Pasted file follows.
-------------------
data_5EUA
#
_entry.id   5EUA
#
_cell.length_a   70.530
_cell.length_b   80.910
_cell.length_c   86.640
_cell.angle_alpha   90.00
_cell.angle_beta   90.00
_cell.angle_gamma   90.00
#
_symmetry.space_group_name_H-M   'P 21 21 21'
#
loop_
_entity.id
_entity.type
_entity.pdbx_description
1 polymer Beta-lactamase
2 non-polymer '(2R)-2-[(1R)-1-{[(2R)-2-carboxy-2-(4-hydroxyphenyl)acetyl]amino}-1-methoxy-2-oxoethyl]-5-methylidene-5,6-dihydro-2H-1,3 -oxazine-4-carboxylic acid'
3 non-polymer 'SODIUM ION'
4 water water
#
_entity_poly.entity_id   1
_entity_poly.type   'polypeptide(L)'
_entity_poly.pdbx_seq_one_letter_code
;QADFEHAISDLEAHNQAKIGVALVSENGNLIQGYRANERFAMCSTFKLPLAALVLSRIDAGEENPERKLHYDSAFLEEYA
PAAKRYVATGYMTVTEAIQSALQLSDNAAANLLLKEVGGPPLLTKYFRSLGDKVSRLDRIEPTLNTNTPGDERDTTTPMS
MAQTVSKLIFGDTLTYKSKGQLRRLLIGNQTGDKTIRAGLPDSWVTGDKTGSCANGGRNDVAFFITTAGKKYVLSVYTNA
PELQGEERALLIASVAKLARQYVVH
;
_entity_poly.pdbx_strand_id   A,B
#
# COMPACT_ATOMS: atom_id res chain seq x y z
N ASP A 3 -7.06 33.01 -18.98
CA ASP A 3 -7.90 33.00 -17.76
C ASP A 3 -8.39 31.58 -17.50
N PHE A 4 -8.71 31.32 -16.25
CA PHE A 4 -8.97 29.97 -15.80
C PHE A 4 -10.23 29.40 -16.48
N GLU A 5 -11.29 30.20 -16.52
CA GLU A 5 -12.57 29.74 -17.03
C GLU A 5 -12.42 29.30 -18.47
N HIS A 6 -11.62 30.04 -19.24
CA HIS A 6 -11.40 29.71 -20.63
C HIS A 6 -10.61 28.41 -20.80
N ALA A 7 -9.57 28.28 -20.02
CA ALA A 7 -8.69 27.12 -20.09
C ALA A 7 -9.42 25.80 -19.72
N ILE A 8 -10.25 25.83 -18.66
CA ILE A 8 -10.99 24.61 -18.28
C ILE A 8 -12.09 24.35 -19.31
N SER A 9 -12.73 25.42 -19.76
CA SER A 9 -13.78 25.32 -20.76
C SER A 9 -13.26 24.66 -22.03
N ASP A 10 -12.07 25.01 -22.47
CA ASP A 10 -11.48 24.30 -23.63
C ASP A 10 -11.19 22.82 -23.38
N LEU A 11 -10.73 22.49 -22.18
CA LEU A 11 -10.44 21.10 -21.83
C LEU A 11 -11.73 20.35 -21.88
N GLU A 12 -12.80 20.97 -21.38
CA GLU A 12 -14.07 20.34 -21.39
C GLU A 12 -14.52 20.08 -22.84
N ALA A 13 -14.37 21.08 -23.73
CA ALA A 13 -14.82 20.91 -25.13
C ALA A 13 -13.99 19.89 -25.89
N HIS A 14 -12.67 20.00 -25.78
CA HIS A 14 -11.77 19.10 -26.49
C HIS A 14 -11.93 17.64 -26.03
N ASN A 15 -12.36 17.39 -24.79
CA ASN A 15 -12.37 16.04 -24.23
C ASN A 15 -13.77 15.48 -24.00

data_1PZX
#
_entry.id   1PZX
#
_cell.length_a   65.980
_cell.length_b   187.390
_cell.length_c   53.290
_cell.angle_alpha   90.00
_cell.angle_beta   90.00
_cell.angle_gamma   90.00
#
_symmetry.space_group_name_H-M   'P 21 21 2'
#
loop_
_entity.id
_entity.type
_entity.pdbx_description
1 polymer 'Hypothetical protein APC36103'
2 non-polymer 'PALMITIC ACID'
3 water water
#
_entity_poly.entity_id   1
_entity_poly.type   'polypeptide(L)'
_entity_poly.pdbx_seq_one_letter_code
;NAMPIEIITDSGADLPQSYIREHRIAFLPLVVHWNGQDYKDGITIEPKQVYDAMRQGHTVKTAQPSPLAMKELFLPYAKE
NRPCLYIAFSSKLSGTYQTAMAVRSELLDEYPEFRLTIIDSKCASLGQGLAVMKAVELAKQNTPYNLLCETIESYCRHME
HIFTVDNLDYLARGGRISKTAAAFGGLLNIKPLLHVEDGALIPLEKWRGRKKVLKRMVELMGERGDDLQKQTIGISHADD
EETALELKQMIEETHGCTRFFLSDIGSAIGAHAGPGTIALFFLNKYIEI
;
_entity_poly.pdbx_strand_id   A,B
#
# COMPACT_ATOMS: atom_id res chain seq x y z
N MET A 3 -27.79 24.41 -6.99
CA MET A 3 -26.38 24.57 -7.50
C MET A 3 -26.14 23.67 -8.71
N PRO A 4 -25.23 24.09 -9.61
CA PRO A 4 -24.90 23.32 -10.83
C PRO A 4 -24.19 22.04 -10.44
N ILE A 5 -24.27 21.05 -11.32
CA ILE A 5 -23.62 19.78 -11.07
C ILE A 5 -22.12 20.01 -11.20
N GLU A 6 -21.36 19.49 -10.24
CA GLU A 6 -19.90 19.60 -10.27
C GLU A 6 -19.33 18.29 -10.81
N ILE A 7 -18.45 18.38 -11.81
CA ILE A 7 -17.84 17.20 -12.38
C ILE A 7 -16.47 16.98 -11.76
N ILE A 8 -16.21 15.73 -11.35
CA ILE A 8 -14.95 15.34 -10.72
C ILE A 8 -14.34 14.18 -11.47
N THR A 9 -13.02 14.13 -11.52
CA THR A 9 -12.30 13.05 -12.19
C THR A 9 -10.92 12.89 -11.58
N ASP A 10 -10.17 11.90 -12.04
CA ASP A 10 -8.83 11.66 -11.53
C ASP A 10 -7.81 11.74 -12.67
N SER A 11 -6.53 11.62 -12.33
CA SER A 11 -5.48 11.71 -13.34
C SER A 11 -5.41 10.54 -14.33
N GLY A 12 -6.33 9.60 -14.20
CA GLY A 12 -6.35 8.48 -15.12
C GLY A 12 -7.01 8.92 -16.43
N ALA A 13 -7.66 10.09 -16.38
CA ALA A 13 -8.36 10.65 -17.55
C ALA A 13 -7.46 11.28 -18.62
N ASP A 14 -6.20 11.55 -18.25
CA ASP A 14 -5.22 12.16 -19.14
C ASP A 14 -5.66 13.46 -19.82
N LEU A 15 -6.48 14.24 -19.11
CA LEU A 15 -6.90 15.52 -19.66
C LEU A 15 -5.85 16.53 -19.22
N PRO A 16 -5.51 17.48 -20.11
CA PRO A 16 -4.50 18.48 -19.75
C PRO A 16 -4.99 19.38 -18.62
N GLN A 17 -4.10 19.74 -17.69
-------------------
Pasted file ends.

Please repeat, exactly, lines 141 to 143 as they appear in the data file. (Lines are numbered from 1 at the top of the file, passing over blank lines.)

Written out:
N LEU A 15 -6.48 14.24 -19.11
CA LEU A 15 -6.90 15.52 -19.66
C LEU A 15 -5.85 16.53 -19.22